Only in the light of the incarnation of the eternal Son as a man, however, can we say that the relation of creatures to the Creator finds its supreme and final realization in humanity. The relation of the Son to the Father cannot be transcended by any other form of relation to God. As the eternal God took form in a man, and through him made acceptance as children of God accessible to all other men and women, the relation of the creature to the Creator has found in principle the highest fulfillment we can possibly imagine.
— Systematic Theology, Volume 2, Chapter 8, page 175, 176.
It is in the Incarnation of Christ that the special role and place of the human race in the scheme of creation is grounded. Humans can claim a special place in creation only because we have been graced by God. We have a special place and a special destiny only because we belong to that race that God has visited and graced through Christ. If we look at it this way it is both exalting and humbling — at the same time. We can claim a special place in creation on the basis that we are destined to fellowship with God through Christ. Yes, in this sense we are lifted above the creation — not because of our inherent greatness — but because of the great thing that God has done for us in Christ. God has come among us.
Remember that great affirmation of Incarnation in the Gospel of John: “And the Word became flesh and lived among us, and we have seen his glory, the glory as of a father’s only son, full of grace and truth.” (John 1:14 NRSV). It is never so much that the human race is great as that it is graced. We need not spend time defending the human race — rather, we continually seek to bring our lives into conformity with the great destiny to which we are called — to walk with God.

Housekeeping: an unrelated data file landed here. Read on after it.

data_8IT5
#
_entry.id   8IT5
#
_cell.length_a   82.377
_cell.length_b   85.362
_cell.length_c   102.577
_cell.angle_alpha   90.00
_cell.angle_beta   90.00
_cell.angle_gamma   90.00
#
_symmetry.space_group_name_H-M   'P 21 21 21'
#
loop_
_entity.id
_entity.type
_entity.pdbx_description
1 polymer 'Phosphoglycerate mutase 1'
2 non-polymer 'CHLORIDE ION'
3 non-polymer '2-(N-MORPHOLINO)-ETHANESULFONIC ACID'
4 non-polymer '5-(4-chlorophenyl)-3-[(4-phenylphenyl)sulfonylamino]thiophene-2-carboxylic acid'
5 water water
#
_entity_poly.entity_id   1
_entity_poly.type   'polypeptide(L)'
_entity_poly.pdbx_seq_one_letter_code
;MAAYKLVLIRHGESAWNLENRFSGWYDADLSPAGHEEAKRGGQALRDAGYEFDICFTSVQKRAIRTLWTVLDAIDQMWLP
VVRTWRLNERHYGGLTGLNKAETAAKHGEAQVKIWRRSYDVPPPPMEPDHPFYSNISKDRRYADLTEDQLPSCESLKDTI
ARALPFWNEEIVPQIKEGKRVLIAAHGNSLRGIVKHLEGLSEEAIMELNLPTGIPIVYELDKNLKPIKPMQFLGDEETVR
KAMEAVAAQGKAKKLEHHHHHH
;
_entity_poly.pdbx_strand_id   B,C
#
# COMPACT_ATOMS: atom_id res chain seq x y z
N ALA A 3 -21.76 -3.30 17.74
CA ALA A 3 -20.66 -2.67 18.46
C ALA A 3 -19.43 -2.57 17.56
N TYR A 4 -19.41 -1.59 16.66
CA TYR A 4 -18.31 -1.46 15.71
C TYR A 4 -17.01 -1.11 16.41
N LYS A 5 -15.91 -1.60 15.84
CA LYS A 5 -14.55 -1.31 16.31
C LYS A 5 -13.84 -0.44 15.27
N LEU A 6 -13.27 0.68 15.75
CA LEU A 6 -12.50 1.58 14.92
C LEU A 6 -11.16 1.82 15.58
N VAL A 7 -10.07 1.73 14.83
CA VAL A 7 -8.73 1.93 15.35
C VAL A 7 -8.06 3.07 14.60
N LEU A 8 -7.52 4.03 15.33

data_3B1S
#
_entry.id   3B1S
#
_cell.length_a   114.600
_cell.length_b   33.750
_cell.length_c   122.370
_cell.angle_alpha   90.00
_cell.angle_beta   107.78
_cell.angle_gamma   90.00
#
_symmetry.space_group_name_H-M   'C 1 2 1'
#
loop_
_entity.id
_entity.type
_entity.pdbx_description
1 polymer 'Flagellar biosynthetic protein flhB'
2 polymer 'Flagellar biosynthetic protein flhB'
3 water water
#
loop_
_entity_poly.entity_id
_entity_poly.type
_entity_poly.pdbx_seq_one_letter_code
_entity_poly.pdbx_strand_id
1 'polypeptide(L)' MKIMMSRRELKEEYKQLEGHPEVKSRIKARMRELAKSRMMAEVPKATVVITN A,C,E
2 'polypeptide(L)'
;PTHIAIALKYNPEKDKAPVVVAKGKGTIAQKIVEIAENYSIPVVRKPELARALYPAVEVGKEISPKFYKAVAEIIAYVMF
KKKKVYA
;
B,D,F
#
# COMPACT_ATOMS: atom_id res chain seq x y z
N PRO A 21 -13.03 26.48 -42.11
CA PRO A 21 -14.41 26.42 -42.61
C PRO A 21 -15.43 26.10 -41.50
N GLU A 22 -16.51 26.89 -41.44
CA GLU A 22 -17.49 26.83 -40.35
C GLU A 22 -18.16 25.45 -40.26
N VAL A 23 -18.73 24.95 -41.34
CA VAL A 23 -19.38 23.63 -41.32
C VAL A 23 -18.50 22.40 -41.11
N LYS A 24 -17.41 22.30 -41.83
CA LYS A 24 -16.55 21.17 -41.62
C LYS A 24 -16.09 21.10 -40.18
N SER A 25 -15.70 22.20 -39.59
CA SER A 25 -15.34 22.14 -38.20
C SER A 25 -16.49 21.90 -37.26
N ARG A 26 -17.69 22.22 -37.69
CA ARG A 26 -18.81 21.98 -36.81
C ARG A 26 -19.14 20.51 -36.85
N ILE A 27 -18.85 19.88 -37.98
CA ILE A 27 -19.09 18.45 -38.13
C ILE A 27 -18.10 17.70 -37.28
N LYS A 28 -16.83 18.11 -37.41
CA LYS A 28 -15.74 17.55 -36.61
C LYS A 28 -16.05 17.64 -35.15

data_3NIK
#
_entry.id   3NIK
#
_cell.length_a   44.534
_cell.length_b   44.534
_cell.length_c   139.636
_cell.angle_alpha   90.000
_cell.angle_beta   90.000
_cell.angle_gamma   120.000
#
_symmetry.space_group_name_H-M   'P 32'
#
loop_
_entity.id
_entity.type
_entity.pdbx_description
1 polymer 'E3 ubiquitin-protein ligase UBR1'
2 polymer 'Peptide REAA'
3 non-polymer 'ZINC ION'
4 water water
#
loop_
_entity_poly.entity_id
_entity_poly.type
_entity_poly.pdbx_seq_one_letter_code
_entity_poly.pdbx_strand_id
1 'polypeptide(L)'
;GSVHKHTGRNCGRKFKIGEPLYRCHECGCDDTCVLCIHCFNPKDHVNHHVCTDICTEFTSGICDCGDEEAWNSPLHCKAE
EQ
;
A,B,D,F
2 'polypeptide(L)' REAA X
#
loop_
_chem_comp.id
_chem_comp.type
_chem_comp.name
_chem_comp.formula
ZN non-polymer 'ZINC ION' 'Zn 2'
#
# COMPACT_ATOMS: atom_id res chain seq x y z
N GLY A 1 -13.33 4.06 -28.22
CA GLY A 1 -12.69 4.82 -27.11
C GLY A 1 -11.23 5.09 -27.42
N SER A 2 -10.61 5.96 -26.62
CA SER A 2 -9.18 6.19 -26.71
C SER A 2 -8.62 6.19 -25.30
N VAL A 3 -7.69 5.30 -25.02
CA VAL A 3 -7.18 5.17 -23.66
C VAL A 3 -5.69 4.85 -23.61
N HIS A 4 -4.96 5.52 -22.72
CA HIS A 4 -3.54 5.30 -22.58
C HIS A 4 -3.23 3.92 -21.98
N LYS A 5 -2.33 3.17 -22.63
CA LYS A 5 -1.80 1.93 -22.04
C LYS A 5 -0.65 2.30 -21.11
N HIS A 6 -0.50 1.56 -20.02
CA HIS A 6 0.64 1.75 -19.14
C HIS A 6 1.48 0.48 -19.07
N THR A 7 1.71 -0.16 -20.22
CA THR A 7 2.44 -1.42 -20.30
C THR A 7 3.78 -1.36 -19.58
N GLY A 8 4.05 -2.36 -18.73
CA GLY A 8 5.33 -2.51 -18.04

Pannenberg points out that that the idea that there is a special dignity to the human race based on the fact that humans are rational creatures, has a pre-Christian origin. And, he notes that the great Roman orator and philosopher Cicero appealed to the gift of human rationality in an attempt to establish this.
Yet, Cicero did not link this dignity, as modern usage does, to the idea of the inviolability of human life in each individual. This thought arose only with the idea that we are under a supreme authority that releases us from obligation to other powers, and especially from being controlled by other people or by society. Rightly, then, the Christian tradition sought the basis of personal dignity in our creation in the image of God. Our destiny of fellowship with God forms the indispensable premise of the function of human dignity as the content of a supreme legal principle and a basis for individual human rights, e.g., in modern declarations of such rights.
— Systematic Theology, Volume 2, Chapter 8, page 176, 177.
So, here, also is the basis of the concept of human rights. Here is what causes us to continue to affirm the rights and the dignity of every human being — and to work to see that such rights are ensured. It is not rooted in social standing. It is not rooted in inherent intelligence. It is not rooted in utility to society or to government — or the church, for that matter.
When we uphold the rights of human beings, when we affirm their inherent worth as human beings, we are affirming again the Incarnation — the special destiny of the human race to communion with God.